Huawei is making moves to sidestep the Trump administration's de facto ban by trademarking its own operating system. The OS, which has reportedly been in the works for years, was named in trademark applications filed in Peru under the name "Hongmeng," for use within nine countries and Europe (although it's been filed under the name "Ark OS" on the continent). The company has previously suggested the system could roll out as early as this fall, but it only seems likely to do so if it is permanently denied access to Android. However, while launching its own OS is one way Huawei could continue operations in the face of its US ban, there are concerns about such a system's security, as software is not the company's strongest area.
Meanwhile, Huawei has made its feelings about its ban clear in an ex parte memo to the Federal Communications Commission. The letter, published this week, condemns the decision to ban the company on the grounds of national security threats, noting that doing so will "do little or nothing to protect the security of America's telecommunications networks," and that forcing operators to replace their existing equipment would "pose a greater threat" to network security.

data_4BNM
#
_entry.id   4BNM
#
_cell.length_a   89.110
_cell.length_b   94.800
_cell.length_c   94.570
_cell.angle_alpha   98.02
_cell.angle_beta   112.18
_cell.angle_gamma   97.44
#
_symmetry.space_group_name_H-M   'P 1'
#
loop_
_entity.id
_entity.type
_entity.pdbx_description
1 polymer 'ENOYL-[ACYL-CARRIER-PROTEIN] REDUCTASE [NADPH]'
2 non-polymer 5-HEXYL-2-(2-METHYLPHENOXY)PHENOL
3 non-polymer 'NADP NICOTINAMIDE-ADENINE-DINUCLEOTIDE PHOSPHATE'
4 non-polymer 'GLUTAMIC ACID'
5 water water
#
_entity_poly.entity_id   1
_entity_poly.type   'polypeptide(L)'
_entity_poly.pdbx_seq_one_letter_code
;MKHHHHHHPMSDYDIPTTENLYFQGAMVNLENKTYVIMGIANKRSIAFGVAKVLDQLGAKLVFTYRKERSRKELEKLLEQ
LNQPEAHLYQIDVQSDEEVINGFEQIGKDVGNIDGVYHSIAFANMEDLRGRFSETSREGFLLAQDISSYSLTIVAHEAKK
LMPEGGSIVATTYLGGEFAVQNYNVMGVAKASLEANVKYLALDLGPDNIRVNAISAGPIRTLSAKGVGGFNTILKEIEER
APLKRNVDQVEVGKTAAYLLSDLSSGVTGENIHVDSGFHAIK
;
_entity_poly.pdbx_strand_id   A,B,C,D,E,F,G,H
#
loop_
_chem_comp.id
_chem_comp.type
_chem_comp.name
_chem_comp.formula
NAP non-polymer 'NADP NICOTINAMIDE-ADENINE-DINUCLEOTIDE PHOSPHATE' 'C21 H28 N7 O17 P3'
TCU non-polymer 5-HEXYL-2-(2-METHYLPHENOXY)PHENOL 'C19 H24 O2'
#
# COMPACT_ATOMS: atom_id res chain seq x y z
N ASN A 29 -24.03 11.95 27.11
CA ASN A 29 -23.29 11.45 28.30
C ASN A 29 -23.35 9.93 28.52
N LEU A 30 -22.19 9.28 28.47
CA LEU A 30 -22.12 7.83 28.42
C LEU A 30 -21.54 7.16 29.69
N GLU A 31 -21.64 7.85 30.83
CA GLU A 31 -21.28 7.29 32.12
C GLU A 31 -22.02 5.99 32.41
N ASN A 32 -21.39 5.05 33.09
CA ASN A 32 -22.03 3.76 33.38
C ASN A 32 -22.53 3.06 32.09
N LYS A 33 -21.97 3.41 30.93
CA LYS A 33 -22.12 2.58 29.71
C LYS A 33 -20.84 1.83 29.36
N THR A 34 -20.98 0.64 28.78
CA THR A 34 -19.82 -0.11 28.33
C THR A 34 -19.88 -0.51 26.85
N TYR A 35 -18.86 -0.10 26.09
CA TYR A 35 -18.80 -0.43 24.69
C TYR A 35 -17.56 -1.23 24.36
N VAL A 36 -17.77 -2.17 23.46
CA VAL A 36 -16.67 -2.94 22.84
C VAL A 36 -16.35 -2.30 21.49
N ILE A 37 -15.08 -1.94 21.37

And the ban isn't the only legal challenge the company is up against. As reported in The New York Times, Huawei is said to be seeking patent fees from Verizon. People familiar with the matter say the company has accused Verizon of violating 238 of its patents, and is making claims adding up to more than $1 billion. Whether or not it is successful in its claims remains to be seen, but its actions certainly indicate that Huawei is not prepared to take its current challenges lying down.